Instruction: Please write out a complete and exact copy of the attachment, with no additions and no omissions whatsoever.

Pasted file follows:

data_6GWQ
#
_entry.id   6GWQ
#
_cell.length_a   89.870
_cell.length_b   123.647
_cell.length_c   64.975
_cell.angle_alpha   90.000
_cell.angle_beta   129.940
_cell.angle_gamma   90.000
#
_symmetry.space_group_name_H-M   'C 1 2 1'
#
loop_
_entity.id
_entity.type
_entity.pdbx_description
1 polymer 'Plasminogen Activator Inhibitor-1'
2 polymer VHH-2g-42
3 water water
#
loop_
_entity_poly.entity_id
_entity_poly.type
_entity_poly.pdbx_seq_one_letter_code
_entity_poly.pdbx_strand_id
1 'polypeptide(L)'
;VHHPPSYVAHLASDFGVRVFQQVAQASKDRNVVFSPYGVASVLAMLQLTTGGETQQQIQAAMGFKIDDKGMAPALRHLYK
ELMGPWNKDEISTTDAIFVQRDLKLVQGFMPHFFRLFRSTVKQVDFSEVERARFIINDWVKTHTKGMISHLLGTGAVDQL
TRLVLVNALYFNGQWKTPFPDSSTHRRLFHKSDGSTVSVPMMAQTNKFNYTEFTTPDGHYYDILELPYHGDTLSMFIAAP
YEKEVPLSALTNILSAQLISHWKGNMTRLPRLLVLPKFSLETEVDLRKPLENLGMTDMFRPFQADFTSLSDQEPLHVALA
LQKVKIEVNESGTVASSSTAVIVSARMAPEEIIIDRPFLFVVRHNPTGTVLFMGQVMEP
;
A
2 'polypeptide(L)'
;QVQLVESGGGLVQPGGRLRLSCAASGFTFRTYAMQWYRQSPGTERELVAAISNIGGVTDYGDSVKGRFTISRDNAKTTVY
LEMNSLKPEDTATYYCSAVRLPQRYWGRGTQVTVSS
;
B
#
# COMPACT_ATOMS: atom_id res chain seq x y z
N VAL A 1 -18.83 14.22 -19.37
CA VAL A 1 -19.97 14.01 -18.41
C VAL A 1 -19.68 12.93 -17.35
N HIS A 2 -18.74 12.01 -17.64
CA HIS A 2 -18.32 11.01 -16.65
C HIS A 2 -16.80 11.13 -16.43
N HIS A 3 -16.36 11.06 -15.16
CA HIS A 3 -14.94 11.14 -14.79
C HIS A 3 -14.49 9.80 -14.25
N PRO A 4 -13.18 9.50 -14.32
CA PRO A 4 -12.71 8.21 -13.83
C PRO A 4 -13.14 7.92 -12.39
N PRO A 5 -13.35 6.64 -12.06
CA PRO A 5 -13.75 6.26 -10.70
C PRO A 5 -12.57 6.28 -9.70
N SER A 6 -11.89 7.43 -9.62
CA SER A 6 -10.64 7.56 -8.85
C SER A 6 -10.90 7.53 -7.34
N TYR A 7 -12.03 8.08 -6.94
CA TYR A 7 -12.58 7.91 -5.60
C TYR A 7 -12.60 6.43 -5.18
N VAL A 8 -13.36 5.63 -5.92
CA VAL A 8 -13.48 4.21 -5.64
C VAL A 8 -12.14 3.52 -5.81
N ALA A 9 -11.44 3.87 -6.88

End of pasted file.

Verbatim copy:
data_6GWQ
#
_entry.id   6GWQ
#
_cell.length_a   89.870
_cell.length_b   123.647
_cell.length_c   64.975
_cell.angle_alpha   90.000
_cell.angle_beta   129.940
_cell.angle_gamma   90.000
#
_symmetry.space_group_name_H-M   'C 1 2 1'
#
loop_
_entity.id
_entity.type
_entity.pdbx_description
1 polymer 'Plasminogen Activator Inhibitor-1'
2 polymer VHH-2g-42
3 water water
#
loop_
_entity_poly.entity_id
_entity_poly.type
_entity_poly.pdbx_seq_one_letter_code
_entity_poly.pdbx_strand_id
1 'polypeptide(L)'
;VHHPPSYVAHLASDFGVRVFQQVAQASKDRNVVFSPYGVASVLAMLQLTTGGETQQQIQAAMGFKIDDKGMAPALRHLYK
ELMGPWNKDEISTTDAIFVQRDLKLVQGFMPHFFRLFRSTVKQVDFSEVERARFIINDWVKTHTKGMISHLLGTGAVDQL
TRLVLVNALYFNGQWKTPFPDSSTHRRLFHKSDGSTVSVPMMAQTNKFNYTEFTTPDGHYYDILELPYHGDTLSMFIAAP
YEKEVPLSALTNILSAQLISHWKGNMTRLPRLLVLPKFSLETEVDLRKPLENLGMTDMFRPFQADFTSLSDQEPLHVALA
LQKVKIEVNESGTVASSSTAVIVSARMAPEEIIIDRPFLFVVRHNPTGTVLFMGQVMEP
;
A
2 'polypeptide(L)'
;QVQLVESGGGLVQPGGRLRLSCAASGFTFRTYAMQWYRQSPGTERELVAAISNIGGVTDYGDSVKGRFTISRDNAKTTVY
LEMNSLKPEDTATYYCSAVRLPQRYWGRGTQVTVSS
;
B
#
# COMPACT_ATOMS: atom_id res chain seq x y z
N VAL A 1 -18.83 14.22 -19.37
CA VAL A 1 -19.97 14.01 -18.41
C VAL A 1 -19.68 12.93 -17.35
N HIS A 2 -18.74 12.01 -17.64
CA HIS A 2 -18.32 11.01 -16.65
C HIS A 2 -16.80 11.13 -16.43
N HIS A 3 -16.36 11.06 -15.16
CA HIS A 3 -14.94 11.14 -14.79
C HIS A 3 -14.49 9.80 -14.25
N PRO A 4 -13.18 9.50 -14.32
CA PRO A 4 -12.71 8.21 -13.83
C PRO A 4 -13.14 7.92 -12.39
N PRO A 5 -13.35 6.64 -12.06
CA PRO A 5 -13.75 6.26 -10.70
C PRO A 5 -12.57 6.28 -9.70
N SER A 6 -11.89 7.43 -9.62
CA SER A 6 -10.64 7.56 -8.85
C SER A 6 -10.90 7.53 -7.34
N TYR A 7 -12.03 8.08 -6.94
CA TYR A 7 -12.58 7.91 -5.60
C TYR A 7 -12.60 6.43 -5.18
N VAL A 8 -13.36 5.63 -5.92
CA VAL A 8 -13.48 4.21 -5.64
C VAL A 8 -12.14 3.52 -5.81
N ALA A 9 -11.44 3.87 -6.88